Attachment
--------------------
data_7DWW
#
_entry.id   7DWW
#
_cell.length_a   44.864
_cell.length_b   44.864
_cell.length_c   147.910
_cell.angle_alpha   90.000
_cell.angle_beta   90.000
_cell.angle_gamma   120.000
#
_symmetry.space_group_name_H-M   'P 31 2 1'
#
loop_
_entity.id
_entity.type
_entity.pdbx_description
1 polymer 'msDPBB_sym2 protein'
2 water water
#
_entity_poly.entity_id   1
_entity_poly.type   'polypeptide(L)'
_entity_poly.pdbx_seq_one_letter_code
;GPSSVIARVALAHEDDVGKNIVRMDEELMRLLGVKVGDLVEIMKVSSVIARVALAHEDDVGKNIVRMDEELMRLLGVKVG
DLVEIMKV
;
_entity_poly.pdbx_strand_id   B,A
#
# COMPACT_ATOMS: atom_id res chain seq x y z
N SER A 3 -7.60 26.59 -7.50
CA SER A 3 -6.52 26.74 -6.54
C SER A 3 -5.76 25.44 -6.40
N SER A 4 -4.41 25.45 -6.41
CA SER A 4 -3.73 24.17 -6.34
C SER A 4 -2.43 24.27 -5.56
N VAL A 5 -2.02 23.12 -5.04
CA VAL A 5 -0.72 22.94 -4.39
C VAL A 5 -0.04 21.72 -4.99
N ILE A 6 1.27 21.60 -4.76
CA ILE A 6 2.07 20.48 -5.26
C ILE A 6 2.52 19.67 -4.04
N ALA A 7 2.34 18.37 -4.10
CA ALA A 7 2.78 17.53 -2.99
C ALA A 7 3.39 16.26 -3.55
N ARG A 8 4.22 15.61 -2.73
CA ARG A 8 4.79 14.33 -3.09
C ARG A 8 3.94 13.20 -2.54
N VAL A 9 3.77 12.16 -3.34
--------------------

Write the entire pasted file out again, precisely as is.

data_7DWW
#
_entry.id   7DWW
#
_cell.length_a   44.864
_cell.length_b   44.864
_cell.length_c   147.910
_cell.angle_alpha   90.000
_cell.angle_beta   90.000
_cell.angle_gamma   120.000
#
_symmetry.space_group_name_H-M   'P 31 2 1'
#
loop_
_entity.id
_entity.type
_entity.pdbx_description
1 polymer 'msDPBB_sym2 protein'
2 water water
#
_entity_poly.entity_id   1
_entity_poly.type   'polypeptide(L)'
_entity_poly.pdbx_seq_one_letter_code
;GPSSVIARVALAHEDDVGKNIVRMDEELMRLLGVKVGDLVEIMKVSSVIARVALAHEDDVGKNIVRMDEELMRLLGVKVG
DLVEIMKV
;
_entity_poly.pdbx_strand_id   B,A
#
# COMPACT_ATOMS: atom_id res chain seq x y z
N SER A 3 -7.60 26.59 -7.50
CA SER A 3 -6.52 26.74 -6.54
C SER A 3 -5.76 25.44 -6.40
N SER A 4 -4.41 25.45 -6.41
CA SER A 4 -3.73 24.17 -6.34
C SER A 4 -2.43 24.27 -5.56
N VAL A 5 -2.02 23.12 -5.04
CA VAL A 5 -0.72 22.94 -4.39
C VAL A 5 -0.04 21.72 -4.99
N ILE A 6 1.27 21.60 -4.76
CA ILE A 6 2.07 20.48 -5.26
C ILE A 6 2.52 19.67 -4.04
N ALA A 7 2.34 18.37 -4.10
CA ALA A 7 2.78 17.53 -2.99
C ALA A 7 3.39 16.26 -3.55
N ARG A 8 4.22 15.61 -2.73
CA ARG A 8 4.79 14.33 -3.09
C ARG A 8 3.94 13.20 -2.54
N VAL A 9 3.77 12.16 -3.34